Published on Thursday, May 5, 2016
Media Contact: Karen Bascom at 601-815-3940 or firstname.lastname@example.org.
For the record, Dr. Dan Jones is neither retiring nor dying.
However, Jones, professor and interim chair of the Department of Medicine and director of clinical and population science in the obesity center, did deliver UMMC's first Last Lecture. Students, staff and faculty filled the Norman C. Nelson Student Union on May 4 to listen to the former vice chancellor and UM chancellor present, “Lessons from My Patients.”
Last Lecture speakers are encouraged to deliver the message they would give if they knew this was their final chance to speak publicly. Dr. Randy Pausch, a computer science professor at Carnegie Mellon University, popularized the Last Lecture in 2007 when he gave a talk one month after learning he had metastatic pancreatic cancer.
Jones encouraged faculty members to consider what they might say in their own last lectures then shared his message. He addressed the students and other learners because “medicine is a life-long learning experience.
“You learn from your mentors and your colleagues, but the most important lessons come from your patients,” Jones said.
Jones referenced Dr. William Osler, a patient-centered care advocate before the term was popular, who said, “He who studies medicine without books sails an uncharted sea, but he who studies medicine without patients doesn't go to sea at all.
“Treat the patient, not the test results,” was Jones' first lesson. “Sometimes the patient knows better,” he said.
This is especially the case for end-of-life decisions. Jones recounted the story of a patient he treated through two diabetes-related amputations then resuscitated when she nearly died. After that, Jones and the patient had one of the saddest conversations of his life.
“She said she was angry that I resuscitated her, that she was ready to die and that as her physician I should have known that about her,” Jones said.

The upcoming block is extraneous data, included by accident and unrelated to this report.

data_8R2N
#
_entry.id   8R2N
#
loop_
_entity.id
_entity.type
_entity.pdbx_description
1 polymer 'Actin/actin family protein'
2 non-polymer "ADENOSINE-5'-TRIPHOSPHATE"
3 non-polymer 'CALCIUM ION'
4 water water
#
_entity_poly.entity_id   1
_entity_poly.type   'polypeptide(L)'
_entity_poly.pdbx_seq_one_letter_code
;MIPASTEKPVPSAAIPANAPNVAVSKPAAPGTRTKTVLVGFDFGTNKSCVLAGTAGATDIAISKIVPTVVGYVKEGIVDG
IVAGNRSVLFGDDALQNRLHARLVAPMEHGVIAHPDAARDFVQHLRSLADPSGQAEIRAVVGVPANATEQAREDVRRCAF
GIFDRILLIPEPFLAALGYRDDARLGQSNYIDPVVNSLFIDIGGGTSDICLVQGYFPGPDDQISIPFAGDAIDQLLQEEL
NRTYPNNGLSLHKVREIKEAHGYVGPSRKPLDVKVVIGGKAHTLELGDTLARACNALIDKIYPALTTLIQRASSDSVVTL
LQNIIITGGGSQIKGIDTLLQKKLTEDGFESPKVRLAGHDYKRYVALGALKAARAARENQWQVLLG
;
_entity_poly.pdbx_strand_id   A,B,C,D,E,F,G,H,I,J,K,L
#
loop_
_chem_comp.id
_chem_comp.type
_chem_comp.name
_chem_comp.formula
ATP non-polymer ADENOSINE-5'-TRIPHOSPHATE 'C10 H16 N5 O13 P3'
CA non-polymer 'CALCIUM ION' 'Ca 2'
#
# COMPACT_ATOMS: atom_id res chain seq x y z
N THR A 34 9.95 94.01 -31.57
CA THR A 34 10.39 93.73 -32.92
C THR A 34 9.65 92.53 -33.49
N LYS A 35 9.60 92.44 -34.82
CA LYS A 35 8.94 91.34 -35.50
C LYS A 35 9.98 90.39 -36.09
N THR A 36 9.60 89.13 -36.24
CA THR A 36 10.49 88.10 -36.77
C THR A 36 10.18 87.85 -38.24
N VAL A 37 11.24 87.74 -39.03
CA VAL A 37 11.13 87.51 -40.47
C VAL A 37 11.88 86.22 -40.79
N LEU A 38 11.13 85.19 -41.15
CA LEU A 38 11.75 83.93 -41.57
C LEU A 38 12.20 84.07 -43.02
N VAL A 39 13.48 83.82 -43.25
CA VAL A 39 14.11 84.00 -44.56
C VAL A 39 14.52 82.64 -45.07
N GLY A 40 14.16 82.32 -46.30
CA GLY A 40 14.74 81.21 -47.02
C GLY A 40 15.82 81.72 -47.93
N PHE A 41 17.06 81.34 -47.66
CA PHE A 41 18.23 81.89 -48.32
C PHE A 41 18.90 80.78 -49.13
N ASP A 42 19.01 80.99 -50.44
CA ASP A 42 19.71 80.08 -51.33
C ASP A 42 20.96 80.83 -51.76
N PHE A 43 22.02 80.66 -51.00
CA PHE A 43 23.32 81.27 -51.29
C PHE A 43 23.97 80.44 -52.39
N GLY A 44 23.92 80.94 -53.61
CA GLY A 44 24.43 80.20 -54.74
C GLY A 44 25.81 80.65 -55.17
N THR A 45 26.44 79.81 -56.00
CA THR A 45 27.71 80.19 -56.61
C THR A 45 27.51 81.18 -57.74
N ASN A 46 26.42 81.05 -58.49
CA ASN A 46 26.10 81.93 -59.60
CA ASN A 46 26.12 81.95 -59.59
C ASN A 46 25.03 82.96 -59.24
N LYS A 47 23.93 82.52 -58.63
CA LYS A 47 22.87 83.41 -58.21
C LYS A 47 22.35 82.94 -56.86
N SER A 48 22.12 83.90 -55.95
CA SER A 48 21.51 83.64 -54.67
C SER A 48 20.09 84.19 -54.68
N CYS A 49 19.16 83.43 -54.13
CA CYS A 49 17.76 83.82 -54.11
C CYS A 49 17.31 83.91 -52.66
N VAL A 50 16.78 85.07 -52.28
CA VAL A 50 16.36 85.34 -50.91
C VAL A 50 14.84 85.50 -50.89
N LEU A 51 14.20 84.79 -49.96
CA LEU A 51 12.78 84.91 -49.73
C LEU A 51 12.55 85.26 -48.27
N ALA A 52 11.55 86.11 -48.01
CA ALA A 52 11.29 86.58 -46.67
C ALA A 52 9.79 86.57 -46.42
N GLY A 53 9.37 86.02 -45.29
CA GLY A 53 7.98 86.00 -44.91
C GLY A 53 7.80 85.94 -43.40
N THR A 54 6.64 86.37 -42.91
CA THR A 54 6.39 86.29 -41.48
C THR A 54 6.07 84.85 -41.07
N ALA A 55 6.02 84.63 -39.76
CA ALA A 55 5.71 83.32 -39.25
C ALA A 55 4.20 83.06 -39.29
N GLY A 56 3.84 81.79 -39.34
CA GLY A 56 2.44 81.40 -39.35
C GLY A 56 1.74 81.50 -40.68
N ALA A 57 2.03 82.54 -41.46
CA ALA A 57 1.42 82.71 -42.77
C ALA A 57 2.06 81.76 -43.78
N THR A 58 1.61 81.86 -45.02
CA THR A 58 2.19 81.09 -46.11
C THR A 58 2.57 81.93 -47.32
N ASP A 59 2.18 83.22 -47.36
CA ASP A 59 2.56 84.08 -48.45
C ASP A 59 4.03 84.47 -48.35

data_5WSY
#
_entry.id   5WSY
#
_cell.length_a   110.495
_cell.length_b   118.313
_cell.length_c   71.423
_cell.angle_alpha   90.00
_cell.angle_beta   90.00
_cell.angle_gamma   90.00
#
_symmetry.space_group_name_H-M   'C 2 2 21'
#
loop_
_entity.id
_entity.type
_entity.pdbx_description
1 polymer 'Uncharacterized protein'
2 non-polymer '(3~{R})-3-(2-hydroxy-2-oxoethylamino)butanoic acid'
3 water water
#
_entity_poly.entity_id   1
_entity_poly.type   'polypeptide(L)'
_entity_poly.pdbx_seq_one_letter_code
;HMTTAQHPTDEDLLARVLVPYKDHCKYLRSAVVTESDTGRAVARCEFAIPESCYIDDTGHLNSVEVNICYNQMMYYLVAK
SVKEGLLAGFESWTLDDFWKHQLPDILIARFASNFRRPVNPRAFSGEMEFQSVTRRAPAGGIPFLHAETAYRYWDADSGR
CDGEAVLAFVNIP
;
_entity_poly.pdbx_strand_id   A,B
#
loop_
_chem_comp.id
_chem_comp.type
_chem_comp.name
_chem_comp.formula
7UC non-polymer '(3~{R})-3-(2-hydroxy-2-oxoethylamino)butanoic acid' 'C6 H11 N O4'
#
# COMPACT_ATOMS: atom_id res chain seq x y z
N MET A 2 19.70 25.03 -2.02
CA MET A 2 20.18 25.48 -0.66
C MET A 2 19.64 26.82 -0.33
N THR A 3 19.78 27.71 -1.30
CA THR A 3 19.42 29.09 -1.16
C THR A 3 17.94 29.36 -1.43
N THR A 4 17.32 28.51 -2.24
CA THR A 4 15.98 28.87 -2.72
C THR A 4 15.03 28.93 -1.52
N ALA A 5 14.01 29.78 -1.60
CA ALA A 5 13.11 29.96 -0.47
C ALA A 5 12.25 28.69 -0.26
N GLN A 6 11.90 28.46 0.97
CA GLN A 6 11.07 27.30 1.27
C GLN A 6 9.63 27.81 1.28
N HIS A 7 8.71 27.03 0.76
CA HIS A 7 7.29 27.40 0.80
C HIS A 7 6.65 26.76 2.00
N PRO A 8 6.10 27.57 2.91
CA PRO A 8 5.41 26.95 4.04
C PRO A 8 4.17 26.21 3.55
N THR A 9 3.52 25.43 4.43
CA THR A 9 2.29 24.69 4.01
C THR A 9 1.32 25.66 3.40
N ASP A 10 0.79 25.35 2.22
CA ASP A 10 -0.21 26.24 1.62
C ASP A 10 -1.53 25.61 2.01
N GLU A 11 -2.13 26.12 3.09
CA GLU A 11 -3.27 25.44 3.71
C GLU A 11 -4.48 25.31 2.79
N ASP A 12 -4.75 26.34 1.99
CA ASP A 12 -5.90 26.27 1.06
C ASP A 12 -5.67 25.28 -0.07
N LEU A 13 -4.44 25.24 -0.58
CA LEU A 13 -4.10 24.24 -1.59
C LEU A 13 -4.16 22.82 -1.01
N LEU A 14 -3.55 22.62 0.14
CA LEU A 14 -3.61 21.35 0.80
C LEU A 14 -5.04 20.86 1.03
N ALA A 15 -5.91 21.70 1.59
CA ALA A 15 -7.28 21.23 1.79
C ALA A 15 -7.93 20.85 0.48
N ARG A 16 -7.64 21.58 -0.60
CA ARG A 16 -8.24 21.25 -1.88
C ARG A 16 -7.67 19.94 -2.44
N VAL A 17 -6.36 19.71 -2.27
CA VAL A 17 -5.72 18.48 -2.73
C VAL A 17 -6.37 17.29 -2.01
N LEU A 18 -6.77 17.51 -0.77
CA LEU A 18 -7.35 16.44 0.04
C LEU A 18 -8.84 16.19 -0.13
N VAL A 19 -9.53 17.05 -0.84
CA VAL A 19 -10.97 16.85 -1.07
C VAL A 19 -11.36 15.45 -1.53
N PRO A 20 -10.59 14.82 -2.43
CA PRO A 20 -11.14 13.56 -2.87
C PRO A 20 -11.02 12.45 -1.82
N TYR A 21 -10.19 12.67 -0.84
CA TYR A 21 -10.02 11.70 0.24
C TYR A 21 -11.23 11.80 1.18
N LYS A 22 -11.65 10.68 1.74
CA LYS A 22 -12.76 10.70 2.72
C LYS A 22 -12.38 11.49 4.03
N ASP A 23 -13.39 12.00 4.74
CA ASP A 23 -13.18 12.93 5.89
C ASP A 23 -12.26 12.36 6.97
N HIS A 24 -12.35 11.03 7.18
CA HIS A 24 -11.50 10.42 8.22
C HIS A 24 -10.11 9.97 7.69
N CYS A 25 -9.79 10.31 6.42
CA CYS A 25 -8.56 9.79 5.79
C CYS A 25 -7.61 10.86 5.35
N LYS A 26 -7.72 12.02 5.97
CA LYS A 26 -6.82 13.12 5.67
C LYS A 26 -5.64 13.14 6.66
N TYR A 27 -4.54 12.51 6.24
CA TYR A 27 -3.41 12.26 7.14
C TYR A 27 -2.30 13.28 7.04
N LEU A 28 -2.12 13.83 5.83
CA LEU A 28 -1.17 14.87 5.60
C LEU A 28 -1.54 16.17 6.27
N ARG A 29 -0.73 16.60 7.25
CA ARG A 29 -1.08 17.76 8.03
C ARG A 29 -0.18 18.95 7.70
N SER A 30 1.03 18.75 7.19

“Having meaningful, compassionate conversations about palliative and end-of-life care is a ministry to a patient and their family.”
Students say Jones' compassion extends to others even when their lives aren't at stake.
Jones, center, speaks with wife Lydia, left and M2 student Meagan Henry before the Last Lecture.
“Dr. Jones listens in a way that makes people feel important,” said Meagan Henry, an M2. “He embodies all of the qualities that make an excellent physician.”
Henry is a member of the Student Alumni Representatives (STARS), who hosted the event with the Office of Alumni Affairs. Students chose Jones as the inaugural Last Lecture speaker because of his local and international reputation in health care, research and education.
When you're an excellent physician like Jones, you're paid for it. However, Jones says that the best payment is not money, but other gifts from your patients.
“Nothing says thank you like a Mississippi tomato,” Jones said.
In Jones' 41 years of medical practice, he has received handshakes, potatoes, seaweed and beer. However, the best gift came from a “treatment failure.” After Jones told the patient, an chronic alcoholic, he had days left to live, the man returned with an heirloom gold railroad watch. Jones first refused the gift, but the patient's response, and the watch, have stayed with him.
“My patient said, 'It wasn't your fault that I'm dying,'” Jones said. “'But you've treated me with dignity, respect and compassion.'”
Compassionate care has always been important to Jones throughout his career. In practice, he expresses that through words and touch. Jones says he starts every patient visit by holding their wrist to feel their pulse and put them at ease.
However, when Jones was a medical missionary in South Korea, he worked with people who had been infected with leprosy. While Jones knew he would not contract the disease, he “had to fight the urge to avoid touching the patients,” he says.
“They sensed my caution, but they were patient with me,” Jones said. “As I became more at ease, I could feel the change in the patients and in myself.
“The healing power of touch goes both ways,” was the lesson from Jones. “It forms an almost magical bond between patient and physician.”
Lauren Schober, M3, meets with Jones after the Last Lecture.
Jones' final lesson was the joy of putting patients' needs ahead of his own. He illustrated with another story about hands and his South Korean leprosy patients.
One day he braved a snowstorm to reach their hilltop clinic, expecting no patients to make the dangerous trek to see him. However, Jones decided to go because even if only one patient needed his care the trip would be worth it.
Jones arrived to a clinic full of patients.
“I have never experienced anything like that moment when everyone in the waiting room stood up and applauded with leprosy-scarred hands,” he said.
At the end of his talk, Jones had a final message for medical students in the room.
“Medicine's very best teachers have been my patients and I wish you all a career filled with the joy I have experienced,” Jones said.
“Your teachers await.”
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